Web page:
"Medicine is a science of uncertainty and an art of probability" ~ William Osler

Unveiling Osler's Legacy: A Student's Reflection on the Annual Meeting in Kansas City, with Jack Plewa


Unveiling Osler's Legacy: A Student's Reflection on the Annual Meeting in Kansas City

Jack Plewa, MS2, MD-PhD, UTMB

What an experience. What an honor. To be in the presence of so many amazing healers, all practicing or having practiced Oslerian medicine in their careers.

Kansas City treated us well, allowing us to convene at the Westin at Crown Center, a beautiful and perfectly central location to share ideals, exchange stories, and talk history.

From Dr. Bernard Karnath’s insightful talk on Sir William Osler himself to Dr. Jong Lee’s captivating presentation on the Mayo Brothers, the conference was a platform for rich discussions on influential figures who have shaped the landscape of modern medicine. The meeting boasted 59 presentations across 9 different subject categories, showcasing a significant growth compared to the 27 papers presented at the 32nd annual meeting held in Kansas City in 2002.

One particularly thought-provoking session was led by Dr. Michael Emmett, recipient of the John P. McGovern Award, who delved into the intersection of medicine, genocide, Nazi atrocities, and postwar justice. His exploration of medical eponyms, including the renaming of conditions previously attributed to individuals associated with Nazi ideology, shed light on the ethical complexities within medical history. For instance, the renaming of Asperger's syndrome to autism spectrum disorder and Churg-Strauss syndrome to eosinophilic granulomatosis with polyangiitis, despite the latter's creators not being Nazis, exemplifies the broader impact of historical associations on medical nomenclature.

Additionally, The William B. Bean Student Research Award recipients, including Sophia Hu, Saman Arfaie, and Neevya Balasubramaniam, presented engaging research spanning topics from gender affirmation surgery to Leonardo Da Vinci’s medical contributions, enriching the conference with diverse perspectives.

Building upon this diversity, the presentations were categorized under themes such as Osler Connections, Contemporary Discourse, and Museum Worthy. The presentations offered insights into various facets of medical history and practice. Of particular note was Grayson Jackson's discussion on the historical legacy of transgender medicine in Galveston, TX, underscoring the ongoing importance of equitable healthcare access.

Moreover, the Contemporary Discourse section featured presentations exclusively led by medical students, covering diverse topics from women’s health to euthanasia and artificial intelligence. This underscores the vital role of the younger generation in driving discussions on modern medical issues and advocating for positive change in the healthcare landscape.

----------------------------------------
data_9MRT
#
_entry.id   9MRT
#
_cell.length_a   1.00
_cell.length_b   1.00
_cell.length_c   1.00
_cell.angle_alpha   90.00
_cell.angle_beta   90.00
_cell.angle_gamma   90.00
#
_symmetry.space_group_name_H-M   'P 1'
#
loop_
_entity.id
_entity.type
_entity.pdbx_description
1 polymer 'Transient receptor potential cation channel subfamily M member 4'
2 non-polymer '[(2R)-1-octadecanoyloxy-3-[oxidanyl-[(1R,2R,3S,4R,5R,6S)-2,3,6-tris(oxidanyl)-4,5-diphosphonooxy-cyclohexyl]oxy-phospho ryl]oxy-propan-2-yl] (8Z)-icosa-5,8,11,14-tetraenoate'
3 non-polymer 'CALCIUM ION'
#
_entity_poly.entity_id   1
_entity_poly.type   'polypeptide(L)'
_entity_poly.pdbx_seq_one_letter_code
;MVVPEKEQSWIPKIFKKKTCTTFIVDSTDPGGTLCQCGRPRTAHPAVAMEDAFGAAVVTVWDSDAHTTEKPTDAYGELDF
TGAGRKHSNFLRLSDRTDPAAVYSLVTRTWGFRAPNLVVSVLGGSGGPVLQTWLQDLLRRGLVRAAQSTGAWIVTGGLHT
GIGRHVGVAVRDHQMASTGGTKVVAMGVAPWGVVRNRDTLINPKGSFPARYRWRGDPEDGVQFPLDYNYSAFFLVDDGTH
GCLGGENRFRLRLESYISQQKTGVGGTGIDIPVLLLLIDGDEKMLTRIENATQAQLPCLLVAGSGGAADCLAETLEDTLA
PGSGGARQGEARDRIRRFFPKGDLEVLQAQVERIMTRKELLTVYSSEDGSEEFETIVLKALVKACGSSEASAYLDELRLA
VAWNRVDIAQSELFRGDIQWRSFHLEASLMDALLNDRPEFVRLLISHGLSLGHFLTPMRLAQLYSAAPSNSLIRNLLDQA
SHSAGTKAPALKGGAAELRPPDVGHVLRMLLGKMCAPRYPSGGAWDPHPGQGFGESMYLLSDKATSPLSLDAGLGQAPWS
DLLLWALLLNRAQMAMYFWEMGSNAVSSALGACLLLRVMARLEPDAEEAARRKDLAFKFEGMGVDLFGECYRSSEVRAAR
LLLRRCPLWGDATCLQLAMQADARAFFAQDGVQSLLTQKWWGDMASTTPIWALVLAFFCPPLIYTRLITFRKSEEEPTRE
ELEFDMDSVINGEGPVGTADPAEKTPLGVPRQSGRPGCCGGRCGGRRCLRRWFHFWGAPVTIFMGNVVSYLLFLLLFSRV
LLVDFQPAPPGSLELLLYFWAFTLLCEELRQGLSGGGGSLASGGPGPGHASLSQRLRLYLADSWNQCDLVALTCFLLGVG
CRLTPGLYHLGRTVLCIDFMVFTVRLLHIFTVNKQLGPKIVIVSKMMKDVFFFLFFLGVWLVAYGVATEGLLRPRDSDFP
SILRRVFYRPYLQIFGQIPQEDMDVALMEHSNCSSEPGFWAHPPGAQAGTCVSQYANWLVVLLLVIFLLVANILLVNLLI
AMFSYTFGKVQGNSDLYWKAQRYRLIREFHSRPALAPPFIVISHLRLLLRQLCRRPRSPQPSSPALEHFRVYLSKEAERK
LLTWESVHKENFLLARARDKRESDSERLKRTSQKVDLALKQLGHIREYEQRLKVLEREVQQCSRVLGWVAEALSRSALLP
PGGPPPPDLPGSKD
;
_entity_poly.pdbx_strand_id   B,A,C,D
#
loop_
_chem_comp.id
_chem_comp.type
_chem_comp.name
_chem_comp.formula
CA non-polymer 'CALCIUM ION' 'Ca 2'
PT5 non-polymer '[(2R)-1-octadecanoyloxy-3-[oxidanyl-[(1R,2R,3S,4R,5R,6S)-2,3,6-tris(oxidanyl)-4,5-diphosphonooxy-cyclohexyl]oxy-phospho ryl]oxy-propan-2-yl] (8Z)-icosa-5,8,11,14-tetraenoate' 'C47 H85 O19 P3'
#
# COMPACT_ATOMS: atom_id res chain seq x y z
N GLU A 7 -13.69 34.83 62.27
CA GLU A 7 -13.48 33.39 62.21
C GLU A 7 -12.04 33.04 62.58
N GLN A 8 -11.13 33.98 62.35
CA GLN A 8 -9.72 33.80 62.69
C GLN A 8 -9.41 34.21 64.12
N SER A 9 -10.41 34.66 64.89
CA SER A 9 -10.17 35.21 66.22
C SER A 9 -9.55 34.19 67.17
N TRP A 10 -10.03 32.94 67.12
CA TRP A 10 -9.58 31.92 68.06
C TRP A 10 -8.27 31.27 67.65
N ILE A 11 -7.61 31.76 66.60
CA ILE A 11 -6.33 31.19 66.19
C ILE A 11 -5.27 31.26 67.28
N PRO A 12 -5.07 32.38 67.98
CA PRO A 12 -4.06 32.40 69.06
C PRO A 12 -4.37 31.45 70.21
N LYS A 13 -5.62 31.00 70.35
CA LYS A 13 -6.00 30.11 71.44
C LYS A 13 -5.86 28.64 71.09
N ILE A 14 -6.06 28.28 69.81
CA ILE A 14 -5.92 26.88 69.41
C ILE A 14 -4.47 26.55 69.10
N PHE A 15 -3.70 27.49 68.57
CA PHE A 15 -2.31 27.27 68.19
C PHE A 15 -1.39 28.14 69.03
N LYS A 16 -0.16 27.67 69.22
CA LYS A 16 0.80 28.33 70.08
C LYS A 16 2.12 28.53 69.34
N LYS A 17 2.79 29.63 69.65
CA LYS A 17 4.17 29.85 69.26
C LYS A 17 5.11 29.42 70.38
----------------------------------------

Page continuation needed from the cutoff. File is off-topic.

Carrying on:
Amidst the intellectual discourse, the conference also provided opportunities for networking, cultural exploration, and culinary delights. Attendees enjoyed complimentary meals and optional receptions at notable local landmarks, such as the University of Kansas Medical Center and the National World War I Museum and Memorial, enriching the overall experience beyond the academic realm.

Exploring Kansas City’s vibrant culture, from its bustling free streetcar to quaint tea houses, added an extra layer of enjoyment to the conference experience. The city’s charm complemented the scholarly pursuits, creating a memorable blend of academic and leisure activities. As I left Shang’s Tea House with only a cup of tea in hand, my bank account breathed a sigh of relief, knowing it had escaped the temptation of beautifully crafted jewelry and Japanese tea sets.

Overall, attending the annual meeting of the American Osler Society was a rewarding experience. It offered not only academic enrichment but also cultural immersion and networking opportunities.

From the socio-medical history of hotdog eating contests to William Osler's views on medical hypnotism, there was a plethora of topics to engage in productive discourse. As I reflect on the wealth of knowledge shared and connections made, I look forward to future conferences and the continued exploration of Oslerian principles in modern medicine.

If you're interested in delving further into the abstracts presented, visit the Osler Society website here. Stay tuned for further details and application information later this year regarding the upcoming annual meeting, scheduled to take place in Pasadena, CA from May 2nd to 5th, 2025.



Bio: Jack is a rising second-year MD-PhD student at the University of Texas Medical Branch. He was the Editor-in-Chief of his college’s student media outlet The Chronicle/ncclinked.com. He is currently doing research with Dr. Dennis Bente in the Galveston National Lab studying Crimean Congo hemorrhagic fever virus and the role C-type lectin receptors play in viral entry into host cells.

LinkedIn Profile: www.linkedin.com/in/jack-plewa

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